Looking at the shambles that is US healthcare, we need to fight privatisation of the NHS as hard as we can
This week my brother, Bernie Sanders, won the Wisconsin Democratic primary which is great news. But it is also great news for a central and defining issue in his campaign, which is the shambles that is American healthcare.
The strangest thing about the debate over healthcare in the US is that it is still going on. The systems failure is glaring. Millions have inadequate care and tens of thousands succumb unnecessarily. Average life expectancy is lower than that in dozens of poorer countries, and more children succumb and more people have chronic diseases than in other rich countries. People pay vastly more than in any comparable economy, and their own lives are dominated by the fear of falling ailment, of being unable to protect their children, of having to choose between buying insurance and having enough for rent or mortgage. And then, when serious illness develops often because early therapy was not affordable they face grinding fiscal frets on top of the illness itself. A million people a year are bankrupted by health debts.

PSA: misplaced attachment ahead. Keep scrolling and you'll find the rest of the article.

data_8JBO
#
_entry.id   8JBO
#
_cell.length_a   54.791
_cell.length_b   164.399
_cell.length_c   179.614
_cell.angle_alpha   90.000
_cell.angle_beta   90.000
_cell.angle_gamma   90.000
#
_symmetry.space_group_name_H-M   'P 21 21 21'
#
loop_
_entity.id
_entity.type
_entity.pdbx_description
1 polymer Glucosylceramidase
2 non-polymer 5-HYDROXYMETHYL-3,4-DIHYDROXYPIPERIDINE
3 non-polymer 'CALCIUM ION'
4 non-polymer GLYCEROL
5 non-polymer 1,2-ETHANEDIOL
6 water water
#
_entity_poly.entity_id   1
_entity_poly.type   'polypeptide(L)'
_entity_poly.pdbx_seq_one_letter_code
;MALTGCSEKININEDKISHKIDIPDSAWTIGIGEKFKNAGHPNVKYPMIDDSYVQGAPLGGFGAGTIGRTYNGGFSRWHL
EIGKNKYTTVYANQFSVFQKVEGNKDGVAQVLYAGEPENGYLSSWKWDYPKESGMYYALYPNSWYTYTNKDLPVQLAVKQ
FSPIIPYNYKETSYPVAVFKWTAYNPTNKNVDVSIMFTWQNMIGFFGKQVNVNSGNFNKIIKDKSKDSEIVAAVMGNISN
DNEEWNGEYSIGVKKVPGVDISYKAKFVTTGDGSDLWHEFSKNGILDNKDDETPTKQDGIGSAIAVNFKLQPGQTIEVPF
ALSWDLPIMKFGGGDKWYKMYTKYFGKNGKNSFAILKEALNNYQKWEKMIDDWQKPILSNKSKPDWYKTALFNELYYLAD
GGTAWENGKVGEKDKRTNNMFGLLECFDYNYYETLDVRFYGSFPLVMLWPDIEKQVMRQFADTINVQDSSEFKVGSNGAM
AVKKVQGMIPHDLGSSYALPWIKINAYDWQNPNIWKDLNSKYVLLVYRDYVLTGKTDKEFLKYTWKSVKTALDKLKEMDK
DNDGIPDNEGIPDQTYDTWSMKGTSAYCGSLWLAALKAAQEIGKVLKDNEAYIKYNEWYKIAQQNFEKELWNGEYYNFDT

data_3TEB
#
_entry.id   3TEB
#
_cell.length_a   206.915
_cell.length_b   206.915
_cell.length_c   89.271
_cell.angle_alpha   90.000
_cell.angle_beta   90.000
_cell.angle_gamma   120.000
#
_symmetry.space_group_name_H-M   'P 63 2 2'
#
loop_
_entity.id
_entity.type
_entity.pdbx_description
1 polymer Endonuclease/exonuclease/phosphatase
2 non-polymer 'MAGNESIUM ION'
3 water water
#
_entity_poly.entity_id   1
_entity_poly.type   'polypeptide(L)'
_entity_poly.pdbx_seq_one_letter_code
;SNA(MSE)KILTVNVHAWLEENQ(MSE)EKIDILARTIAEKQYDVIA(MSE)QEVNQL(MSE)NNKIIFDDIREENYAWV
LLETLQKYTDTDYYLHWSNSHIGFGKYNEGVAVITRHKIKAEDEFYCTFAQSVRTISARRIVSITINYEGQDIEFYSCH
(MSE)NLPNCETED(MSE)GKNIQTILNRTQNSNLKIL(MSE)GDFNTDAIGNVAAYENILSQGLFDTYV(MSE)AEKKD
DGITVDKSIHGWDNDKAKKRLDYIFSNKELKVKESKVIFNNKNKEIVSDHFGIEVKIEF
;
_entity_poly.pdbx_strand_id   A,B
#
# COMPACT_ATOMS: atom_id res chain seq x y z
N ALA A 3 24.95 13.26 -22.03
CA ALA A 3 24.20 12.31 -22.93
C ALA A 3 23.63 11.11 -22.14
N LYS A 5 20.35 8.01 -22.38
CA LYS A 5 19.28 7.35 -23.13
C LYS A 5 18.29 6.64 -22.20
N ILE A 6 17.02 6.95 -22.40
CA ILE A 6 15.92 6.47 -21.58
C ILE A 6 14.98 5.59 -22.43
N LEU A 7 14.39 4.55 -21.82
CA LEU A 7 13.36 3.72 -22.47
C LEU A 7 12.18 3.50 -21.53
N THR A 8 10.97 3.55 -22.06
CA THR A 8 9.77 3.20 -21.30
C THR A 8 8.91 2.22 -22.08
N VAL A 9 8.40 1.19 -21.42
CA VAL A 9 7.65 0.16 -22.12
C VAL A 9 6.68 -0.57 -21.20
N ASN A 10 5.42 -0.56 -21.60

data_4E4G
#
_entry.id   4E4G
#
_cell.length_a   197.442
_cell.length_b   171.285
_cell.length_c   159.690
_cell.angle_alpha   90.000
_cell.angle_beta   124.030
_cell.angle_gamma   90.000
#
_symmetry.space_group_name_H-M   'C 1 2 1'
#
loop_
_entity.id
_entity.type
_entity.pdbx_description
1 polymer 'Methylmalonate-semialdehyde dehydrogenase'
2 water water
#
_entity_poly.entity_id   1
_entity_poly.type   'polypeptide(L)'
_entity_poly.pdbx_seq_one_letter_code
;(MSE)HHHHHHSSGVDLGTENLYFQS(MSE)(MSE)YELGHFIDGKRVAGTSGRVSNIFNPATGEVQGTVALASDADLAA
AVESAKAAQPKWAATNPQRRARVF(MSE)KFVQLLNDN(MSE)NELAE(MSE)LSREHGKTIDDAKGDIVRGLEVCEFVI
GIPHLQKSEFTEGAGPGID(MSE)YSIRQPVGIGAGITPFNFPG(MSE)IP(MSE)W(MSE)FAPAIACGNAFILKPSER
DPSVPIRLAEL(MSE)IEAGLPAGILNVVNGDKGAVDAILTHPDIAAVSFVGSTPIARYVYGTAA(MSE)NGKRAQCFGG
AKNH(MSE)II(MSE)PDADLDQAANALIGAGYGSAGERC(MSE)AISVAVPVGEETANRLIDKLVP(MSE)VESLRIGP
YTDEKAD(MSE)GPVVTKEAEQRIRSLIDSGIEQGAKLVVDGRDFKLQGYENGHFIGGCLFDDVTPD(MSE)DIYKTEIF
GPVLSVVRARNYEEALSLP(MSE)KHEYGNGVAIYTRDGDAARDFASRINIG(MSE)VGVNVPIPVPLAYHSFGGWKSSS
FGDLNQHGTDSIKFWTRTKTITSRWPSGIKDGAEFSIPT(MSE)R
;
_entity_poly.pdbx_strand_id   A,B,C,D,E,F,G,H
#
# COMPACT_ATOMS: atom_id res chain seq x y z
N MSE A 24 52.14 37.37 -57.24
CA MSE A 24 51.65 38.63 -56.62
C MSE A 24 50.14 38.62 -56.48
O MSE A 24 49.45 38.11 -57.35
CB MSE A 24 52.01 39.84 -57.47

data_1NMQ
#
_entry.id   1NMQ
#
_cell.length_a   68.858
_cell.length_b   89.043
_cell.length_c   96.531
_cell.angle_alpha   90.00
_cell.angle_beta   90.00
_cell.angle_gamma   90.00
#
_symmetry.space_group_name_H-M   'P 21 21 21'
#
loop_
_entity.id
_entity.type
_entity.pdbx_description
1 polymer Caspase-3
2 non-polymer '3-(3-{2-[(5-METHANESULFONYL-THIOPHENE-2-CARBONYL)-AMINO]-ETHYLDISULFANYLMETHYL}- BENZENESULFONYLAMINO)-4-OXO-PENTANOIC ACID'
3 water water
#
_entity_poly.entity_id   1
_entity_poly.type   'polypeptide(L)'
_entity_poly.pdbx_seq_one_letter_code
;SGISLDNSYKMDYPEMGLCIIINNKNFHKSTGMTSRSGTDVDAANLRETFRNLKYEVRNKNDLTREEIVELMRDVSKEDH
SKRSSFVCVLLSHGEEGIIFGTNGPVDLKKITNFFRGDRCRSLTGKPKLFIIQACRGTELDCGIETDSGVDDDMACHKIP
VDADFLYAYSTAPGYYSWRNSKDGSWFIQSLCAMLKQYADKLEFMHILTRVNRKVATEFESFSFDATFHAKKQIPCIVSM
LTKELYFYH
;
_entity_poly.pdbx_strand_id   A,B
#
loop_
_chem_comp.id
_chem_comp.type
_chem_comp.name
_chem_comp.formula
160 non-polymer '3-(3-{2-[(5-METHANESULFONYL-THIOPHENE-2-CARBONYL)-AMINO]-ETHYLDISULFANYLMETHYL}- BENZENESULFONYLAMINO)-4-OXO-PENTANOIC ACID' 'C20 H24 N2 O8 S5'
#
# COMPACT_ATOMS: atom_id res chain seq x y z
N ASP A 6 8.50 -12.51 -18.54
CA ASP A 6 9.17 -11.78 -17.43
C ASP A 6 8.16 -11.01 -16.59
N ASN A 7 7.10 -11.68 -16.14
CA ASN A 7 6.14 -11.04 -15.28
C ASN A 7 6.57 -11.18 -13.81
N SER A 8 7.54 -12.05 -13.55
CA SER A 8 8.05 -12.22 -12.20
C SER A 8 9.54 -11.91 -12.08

It is not difficult to see why potential beneficiaries of this failing system supporting it, as astonishing amounts of money can be made. The chief executive of United Healthcare, the largest insurer, for instance, was paid $66 m in 2014. But why do so many people vote for politicians, including Hillary Clinton and Ted Cruz, who argue that the US cannot have a high-quality universal system? Much of the reason comes from the normal working of a very unequal system. Wealthy senior executives and shareholders can finance intensive lobbying and contribute to election campaigns.
The founding principle that all men are created equal and are endowed by their inventor with certain unalienable rights could have led to good healthcare being available to everyone. This is what my brother argues: that healthcare must be recognised as a right … regardless of their income. The faith in equality is deep in American society, but it is challenged by a conviction that government subsistence is morally dangerous for private individuals and an assault on the rights of those whose taxes pay for the benefits. In fact, while over 60% of the healthcare budget is provided from taxes, the problem is how little of it actually pays for care.
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